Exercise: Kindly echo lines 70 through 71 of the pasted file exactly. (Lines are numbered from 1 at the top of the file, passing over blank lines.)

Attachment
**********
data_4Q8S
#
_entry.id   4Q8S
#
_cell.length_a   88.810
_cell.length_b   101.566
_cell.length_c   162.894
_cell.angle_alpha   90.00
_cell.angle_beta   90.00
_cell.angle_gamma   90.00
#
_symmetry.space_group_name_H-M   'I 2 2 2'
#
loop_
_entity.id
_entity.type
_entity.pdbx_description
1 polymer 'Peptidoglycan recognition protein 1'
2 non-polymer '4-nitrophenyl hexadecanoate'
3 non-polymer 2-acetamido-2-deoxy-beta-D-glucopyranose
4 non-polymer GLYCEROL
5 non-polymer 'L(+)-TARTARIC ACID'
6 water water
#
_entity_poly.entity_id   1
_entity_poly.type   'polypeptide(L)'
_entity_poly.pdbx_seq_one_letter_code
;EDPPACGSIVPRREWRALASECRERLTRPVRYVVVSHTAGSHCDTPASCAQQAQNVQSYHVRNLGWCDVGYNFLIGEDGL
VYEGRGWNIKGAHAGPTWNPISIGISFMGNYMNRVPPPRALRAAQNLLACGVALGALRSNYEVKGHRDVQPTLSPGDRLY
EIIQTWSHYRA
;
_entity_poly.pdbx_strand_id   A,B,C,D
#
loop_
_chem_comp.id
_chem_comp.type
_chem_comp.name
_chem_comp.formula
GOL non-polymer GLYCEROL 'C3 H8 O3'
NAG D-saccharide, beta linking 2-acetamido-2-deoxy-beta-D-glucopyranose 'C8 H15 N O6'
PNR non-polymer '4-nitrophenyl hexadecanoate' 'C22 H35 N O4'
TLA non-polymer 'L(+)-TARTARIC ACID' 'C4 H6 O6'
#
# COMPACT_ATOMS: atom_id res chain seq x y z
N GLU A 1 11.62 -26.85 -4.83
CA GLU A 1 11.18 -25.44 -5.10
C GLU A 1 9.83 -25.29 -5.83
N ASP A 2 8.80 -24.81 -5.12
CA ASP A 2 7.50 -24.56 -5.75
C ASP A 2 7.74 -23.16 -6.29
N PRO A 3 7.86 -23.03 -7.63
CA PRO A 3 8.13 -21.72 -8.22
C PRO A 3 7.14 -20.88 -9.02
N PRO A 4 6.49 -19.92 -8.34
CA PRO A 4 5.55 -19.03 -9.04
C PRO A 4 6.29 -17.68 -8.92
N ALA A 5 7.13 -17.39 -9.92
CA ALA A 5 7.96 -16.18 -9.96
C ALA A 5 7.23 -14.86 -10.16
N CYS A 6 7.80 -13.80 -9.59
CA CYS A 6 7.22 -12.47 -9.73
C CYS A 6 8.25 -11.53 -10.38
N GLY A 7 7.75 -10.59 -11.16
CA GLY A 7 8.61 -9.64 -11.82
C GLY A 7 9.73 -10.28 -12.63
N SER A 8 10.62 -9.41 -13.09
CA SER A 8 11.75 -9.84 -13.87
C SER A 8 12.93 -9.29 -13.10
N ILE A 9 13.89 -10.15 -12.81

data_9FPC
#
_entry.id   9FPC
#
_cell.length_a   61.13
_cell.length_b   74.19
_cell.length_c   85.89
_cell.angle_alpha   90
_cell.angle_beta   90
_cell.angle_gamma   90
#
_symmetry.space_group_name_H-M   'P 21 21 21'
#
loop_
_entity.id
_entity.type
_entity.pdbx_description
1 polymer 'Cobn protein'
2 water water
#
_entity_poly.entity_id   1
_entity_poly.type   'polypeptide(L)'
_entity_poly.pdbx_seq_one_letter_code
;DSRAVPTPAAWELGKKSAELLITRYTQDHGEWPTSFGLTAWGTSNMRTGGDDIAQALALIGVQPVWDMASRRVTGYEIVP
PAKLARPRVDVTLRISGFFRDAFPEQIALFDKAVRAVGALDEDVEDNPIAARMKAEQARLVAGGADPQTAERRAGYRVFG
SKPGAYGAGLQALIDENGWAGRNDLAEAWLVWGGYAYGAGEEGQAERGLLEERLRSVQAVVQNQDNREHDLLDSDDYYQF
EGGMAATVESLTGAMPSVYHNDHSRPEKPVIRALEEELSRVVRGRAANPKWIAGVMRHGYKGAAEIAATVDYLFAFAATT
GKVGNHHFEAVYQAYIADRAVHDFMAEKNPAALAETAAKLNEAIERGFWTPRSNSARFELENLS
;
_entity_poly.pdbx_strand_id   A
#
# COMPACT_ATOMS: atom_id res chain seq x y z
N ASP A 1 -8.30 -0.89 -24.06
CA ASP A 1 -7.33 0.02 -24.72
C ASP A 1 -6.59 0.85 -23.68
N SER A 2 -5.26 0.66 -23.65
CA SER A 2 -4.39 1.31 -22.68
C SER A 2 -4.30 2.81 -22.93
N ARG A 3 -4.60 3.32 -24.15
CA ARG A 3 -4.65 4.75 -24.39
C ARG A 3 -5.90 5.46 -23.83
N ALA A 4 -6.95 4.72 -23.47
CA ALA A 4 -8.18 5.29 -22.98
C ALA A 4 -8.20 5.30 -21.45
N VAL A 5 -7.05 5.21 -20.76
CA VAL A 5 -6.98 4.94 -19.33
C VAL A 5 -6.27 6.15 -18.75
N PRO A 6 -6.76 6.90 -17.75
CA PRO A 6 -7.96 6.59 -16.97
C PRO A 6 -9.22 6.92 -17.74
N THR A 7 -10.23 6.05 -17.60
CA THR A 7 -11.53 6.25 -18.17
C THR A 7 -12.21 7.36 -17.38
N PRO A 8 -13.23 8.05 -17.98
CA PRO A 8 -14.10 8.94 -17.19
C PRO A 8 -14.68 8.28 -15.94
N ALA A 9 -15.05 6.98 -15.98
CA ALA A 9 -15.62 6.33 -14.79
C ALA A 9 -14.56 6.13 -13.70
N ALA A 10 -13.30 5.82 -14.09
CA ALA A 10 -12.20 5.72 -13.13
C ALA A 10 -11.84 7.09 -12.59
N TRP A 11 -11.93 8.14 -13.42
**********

data_9FPC
#